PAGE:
In a surprise move in the continuing effort to save the Times newspapers of London, the management of the Times announced this afternoon that it would dismiss all staff except journalists and continue to keep control of the papers if its dispute with printers of the National Graphical Association is not settled by 4 p.m. Sunday.

This announcement has increased pressure on the printers from other unions who have already settled and started a new round of speculation about the paper's future, fueled by a management statement that "Times newspapers will not be going out of business."

While today's developments have not stopped rumors that the Times and its copublications including the Sunday Times might be sold, the most prevalent rumor tonight is that the papers will not close. Several management, journalistic and union sources, said tonight that the two sides were only "inches away" from agreement.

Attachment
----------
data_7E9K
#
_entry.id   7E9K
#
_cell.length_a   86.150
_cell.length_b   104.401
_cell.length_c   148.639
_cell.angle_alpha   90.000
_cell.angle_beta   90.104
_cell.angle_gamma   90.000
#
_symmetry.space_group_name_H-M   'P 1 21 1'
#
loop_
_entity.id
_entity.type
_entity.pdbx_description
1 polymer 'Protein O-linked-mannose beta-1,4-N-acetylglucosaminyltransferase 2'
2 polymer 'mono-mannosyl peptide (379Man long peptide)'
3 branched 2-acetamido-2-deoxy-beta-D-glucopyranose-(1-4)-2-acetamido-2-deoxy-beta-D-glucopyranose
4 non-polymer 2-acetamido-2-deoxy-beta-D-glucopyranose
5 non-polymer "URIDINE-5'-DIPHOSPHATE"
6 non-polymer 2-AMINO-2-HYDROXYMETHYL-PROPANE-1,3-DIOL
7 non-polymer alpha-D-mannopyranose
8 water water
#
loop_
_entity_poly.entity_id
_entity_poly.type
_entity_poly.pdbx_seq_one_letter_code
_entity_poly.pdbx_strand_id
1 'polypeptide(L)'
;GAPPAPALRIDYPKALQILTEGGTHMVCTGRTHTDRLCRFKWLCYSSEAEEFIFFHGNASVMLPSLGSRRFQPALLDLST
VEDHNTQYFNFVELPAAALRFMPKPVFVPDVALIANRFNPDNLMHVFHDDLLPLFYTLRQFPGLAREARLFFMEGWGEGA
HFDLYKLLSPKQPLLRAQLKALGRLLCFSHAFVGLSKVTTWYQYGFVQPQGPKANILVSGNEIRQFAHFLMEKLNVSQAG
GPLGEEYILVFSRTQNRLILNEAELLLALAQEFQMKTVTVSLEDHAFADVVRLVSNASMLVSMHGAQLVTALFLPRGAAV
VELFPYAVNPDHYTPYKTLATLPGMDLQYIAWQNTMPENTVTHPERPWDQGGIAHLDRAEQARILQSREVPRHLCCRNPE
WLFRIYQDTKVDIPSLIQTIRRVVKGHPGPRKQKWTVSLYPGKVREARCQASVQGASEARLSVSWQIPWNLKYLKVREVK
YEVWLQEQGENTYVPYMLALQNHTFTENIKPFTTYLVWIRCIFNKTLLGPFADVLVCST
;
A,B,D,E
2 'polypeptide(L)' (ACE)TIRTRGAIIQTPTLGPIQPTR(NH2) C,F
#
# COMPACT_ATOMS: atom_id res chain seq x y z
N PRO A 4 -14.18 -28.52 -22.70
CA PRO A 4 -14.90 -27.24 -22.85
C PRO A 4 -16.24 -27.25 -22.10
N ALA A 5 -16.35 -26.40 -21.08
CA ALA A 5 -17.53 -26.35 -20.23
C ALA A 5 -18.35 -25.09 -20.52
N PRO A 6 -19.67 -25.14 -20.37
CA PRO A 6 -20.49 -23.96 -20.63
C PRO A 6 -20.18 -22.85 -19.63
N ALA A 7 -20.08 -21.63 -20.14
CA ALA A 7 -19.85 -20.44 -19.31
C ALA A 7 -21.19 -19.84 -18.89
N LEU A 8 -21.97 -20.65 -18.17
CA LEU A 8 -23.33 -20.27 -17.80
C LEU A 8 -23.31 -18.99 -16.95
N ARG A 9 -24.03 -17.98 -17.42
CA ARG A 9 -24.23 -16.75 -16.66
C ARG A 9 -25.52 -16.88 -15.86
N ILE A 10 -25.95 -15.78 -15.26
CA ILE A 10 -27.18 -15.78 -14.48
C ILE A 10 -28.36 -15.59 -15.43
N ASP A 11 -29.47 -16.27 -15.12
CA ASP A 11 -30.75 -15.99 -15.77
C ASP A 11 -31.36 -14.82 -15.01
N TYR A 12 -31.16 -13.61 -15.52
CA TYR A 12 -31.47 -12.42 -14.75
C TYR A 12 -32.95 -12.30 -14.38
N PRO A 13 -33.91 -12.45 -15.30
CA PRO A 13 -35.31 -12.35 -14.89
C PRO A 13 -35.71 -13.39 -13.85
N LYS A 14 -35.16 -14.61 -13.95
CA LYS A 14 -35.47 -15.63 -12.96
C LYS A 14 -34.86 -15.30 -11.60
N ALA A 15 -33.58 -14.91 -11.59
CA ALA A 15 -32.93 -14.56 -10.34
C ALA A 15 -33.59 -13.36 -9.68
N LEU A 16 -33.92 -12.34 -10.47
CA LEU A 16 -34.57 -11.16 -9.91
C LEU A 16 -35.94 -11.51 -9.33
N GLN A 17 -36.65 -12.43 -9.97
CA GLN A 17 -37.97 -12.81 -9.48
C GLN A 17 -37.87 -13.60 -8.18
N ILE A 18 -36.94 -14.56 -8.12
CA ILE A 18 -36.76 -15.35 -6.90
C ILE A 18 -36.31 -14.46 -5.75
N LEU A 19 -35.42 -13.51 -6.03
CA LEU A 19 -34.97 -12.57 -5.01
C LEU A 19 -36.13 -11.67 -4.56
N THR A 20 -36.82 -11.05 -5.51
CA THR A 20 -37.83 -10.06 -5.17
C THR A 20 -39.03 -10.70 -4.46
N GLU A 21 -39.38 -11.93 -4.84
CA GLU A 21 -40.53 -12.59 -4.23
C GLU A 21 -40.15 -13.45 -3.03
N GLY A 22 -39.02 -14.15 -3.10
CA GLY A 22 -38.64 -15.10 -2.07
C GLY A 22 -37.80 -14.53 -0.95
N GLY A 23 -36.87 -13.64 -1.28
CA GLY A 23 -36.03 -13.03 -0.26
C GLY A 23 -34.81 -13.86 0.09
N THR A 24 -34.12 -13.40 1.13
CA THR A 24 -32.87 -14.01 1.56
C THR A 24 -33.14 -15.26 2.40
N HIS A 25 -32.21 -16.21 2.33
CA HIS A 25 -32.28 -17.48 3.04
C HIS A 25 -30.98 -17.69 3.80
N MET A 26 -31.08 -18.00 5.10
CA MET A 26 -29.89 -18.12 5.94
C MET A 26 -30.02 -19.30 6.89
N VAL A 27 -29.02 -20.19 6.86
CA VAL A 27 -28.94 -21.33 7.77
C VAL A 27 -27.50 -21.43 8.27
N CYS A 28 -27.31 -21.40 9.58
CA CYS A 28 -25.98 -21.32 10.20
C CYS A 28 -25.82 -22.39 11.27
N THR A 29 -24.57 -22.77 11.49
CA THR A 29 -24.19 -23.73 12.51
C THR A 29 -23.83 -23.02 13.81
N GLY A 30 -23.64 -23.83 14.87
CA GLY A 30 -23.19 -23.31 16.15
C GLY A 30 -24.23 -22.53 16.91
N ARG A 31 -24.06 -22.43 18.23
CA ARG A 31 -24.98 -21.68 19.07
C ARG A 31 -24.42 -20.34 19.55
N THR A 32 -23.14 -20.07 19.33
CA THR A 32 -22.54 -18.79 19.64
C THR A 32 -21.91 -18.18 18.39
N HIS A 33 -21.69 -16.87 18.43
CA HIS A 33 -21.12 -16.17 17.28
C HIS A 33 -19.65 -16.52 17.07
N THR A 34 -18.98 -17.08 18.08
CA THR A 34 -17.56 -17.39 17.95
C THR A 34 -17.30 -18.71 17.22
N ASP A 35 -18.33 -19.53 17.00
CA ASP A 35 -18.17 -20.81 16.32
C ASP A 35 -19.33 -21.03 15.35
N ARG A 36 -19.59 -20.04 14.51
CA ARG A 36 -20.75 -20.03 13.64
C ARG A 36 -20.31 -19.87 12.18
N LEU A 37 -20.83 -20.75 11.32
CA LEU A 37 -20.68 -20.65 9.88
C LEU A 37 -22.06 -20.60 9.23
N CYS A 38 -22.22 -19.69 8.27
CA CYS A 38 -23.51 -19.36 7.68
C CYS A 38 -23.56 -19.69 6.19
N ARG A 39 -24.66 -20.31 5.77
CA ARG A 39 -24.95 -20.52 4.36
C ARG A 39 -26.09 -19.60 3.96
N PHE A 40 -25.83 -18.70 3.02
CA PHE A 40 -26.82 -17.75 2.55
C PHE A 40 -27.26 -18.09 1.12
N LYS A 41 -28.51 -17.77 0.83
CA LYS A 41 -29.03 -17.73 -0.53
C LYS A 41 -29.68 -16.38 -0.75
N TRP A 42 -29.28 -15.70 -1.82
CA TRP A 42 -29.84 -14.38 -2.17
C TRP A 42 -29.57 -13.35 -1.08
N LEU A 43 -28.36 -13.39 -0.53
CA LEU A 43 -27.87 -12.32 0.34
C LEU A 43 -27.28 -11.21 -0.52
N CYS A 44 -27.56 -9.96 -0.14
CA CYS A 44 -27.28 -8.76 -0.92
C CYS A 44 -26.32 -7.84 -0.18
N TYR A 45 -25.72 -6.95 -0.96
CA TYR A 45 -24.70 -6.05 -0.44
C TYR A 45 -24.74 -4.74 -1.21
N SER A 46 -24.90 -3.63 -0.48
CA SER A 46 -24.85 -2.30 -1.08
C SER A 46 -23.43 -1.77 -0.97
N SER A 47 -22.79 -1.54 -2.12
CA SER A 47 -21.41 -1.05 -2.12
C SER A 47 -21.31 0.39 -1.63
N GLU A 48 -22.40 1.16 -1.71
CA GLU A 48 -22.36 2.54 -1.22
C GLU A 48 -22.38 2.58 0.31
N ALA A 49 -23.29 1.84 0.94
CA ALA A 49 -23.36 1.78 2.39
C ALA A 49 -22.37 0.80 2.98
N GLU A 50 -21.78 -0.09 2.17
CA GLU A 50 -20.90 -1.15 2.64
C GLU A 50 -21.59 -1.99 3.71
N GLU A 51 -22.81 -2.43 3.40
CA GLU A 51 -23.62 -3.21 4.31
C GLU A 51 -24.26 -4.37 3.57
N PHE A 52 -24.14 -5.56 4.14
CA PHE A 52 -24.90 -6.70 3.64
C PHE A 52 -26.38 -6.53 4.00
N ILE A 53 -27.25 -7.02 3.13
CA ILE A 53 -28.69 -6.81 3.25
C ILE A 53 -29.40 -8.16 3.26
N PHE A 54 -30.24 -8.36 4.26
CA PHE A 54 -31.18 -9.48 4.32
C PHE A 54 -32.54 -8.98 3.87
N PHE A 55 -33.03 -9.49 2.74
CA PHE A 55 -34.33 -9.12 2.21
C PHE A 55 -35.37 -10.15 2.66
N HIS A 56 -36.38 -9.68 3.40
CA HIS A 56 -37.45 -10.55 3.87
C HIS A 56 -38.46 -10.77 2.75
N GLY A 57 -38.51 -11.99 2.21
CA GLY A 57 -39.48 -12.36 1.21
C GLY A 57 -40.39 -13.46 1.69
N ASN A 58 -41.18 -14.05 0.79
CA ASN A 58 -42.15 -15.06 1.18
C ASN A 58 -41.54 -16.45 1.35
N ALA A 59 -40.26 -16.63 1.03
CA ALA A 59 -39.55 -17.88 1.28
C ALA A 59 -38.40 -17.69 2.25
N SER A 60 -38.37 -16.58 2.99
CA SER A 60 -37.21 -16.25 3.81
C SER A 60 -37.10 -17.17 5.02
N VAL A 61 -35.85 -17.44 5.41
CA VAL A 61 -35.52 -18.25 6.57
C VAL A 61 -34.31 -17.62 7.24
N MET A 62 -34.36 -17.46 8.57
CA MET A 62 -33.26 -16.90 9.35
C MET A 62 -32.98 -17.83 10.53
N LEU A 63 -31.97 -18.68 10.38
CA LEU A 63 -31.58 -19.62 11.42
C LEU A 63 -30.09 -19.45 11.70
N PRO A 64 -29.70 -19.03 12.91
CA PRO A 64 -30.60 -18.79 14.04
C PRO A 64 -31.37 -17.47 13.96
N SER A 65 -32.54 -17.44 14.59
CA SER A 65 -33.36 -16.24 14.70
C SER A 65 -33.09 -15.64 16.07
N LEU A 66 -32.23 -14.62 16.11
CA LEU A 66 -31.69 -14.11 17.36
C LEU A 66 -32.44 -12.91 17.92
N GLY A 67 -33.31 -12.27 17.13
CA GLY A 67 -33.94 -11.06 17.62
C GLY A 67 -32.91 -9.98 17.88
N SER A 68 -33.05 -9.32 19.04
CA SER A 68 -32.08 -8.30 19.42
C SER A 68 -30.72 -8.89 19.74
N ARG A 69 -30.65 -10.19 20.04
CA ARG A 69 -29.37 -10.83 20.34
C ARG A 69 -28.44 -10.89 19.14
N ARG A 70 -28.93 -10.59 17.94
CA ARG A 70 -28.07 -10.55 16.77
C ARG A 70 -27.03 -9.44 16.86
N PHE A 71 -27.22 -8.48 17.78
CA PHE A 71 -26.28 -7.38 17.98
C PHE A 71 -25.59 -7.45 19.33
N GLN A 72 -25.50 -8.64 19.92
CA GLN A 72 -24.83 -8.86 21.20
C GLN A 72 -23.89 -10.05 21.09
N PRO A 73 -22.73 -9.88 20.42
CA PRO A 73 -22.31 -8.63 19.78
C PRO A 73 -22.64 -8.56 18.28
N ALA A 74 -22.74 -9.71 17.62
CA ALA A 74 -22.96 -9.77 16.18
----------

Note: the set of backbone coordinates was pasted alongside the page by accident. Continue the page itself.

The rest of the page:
Times management is firmly saying it will not sell the papers. Tonight a spokesman said, "The papers are not for sale. We are not encouraging bids, have not received any and will not accept any."

Nonetheless there is no lack of bidders for the Times.

Tiny Rowland, chief executive of the British giant, Lonrho Co., one of the bidders, said today, "We will pay whatever it takes to buy the papers."

Other prospective buyers include, Sir James Goldsmith, owner of L'Express in Paris and the new British magazine Now, and Vere Harmsworth, owner of the Daily Mail and Evening News in London.

Negotiations broke down Thursday morning, one hour past a supposedly final midnight deadline for settlement.

But printers union leaders asked for a further round of negotiations last night, just as the board of the Times' parent company, the International Thomson organization, was to give the final verdict on the future of its papers.

Management then gave the union until Sunday to come to a unanimous agreement.

Times sources said the unions have already made major concessions, including agreeing to produce a bigger paper than before, to work longer shifts and to stop wildcat strikes.

Disagreements remain, however, on staff levels in the composing room, with the union refusing to cut as many workers as management wants to accompany the introduction of computerized printing.